regards to intensive studies, there is no need for a great level of detail that is

overwhelming because the individuals that do not interact with the group can be excluded

but on grouping of criteria, they would have to be included.

Not all causal groups are small and have nonphysical boundaries and change

radically during the study. Sayer stated that in intensive research, although it does not

provide a pretence that the whole populations is represented does not lend itself to reason

why intensive studies should be any less objective about its subject matter than extensive

research. Because social structure exists on many scales, “intensive studies of their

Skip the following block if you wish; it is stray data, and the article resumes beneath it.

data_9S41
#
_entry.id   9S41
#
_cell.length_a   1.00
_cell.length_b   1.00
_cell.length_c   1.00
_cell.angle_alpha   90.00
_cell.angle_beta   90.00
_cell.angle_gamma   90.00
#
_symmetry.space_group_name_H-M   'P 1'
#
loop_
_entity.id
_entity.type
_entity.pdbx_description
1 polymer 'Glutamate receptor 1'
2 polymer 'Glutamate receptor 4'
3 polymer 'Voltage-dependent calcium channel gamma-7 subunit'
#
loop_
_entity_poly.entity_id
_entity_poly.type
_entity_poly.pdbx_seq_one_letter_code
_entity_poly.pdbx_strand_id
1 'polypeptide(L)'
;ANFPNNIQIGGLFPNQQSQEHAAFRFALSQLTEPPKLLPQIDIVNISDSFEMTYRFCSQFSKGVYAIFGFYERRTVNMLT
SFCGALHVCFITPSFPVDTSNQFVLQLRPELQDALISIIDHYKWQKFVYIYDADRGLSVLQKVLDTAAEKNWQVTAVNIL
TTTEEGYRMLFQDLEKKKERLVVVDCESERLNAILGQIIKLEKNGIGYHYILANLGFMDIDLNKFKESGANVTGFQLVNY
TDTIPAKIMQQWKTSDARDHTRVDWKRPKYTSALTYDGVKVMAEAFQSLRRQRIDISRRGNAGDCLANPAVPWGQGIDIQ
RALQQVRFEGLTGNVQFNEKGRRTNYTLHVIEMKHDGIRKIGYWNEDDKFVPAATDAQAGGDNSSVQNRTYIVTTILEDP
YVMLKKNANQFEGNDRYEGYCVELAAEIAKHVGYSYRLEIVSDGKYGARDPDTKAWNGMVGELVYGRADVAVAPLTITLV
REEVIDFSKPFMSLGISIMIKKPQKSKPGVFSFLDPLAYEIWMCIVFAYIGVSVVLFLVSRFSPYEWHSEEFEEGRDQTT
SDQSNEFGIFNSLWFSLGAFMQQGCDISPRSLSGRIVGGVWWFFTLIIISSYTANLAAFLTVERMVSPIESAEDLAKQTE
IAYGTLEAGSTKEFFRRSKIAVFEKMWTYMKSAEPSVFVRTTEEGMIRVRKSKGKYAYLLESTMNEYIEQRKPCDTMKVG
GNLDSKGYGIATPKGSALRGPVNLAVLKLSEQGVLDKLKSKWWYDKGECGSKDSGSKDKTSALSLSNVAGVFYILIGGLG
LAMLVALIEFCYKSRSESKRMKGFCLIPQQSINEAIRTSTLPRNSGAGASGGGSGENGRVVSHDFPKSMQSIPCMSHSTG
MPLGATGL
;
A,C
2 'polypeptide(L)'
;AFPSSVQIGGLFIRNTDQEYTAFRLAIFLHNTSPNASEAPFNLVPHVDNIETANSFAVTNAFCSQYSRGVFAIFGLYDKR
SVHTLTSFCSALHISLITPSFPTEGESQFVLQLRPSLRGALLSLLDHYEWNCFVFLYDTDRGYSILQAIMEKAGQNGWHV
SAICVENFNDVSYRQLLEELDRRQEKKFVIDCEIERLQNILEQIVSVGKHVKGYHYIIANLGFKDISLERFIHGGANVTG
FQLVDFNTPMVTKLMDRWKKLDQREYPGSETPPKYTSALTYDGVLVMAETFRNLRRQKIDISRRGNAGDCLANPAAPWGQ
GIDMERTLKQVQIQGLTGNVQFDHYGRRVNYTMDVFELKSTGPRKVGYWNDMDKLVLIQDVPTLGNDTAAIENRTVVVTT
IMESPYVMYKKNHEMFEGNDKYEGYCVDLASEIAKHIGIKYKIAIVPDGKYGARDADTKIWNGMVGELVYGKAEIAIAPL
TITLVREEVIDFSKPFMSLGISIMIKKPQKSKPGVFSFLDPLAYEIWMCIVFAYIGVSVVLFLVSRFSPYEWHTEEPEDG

reproduction, transformation and effects need not be merely local in their interest” (p

249). Extensive methods can also be used on a small and large scale. Extensive methods

produce representative results but the question remains a representation of what? Both

intensive and extensive research methods are needed in concrete research although

extensive research usually becomes undervalued. Many scientists are reluctant to admit

that more is gained through intensive studies in terms of examination because they fear

the possibility of being unscientific. Testing a theoretical claim about a certain

phenomenon under a controlled experimental condition warrants the use of both intensive

and extensive research. Arriving at a reasonable expectation of social research, the

research and the research design must account of the things it has to explain.
William Molnar


Sayer, A. (1992). Method in social science: A realist approach (2bd ed,). London
and New York: Routledge.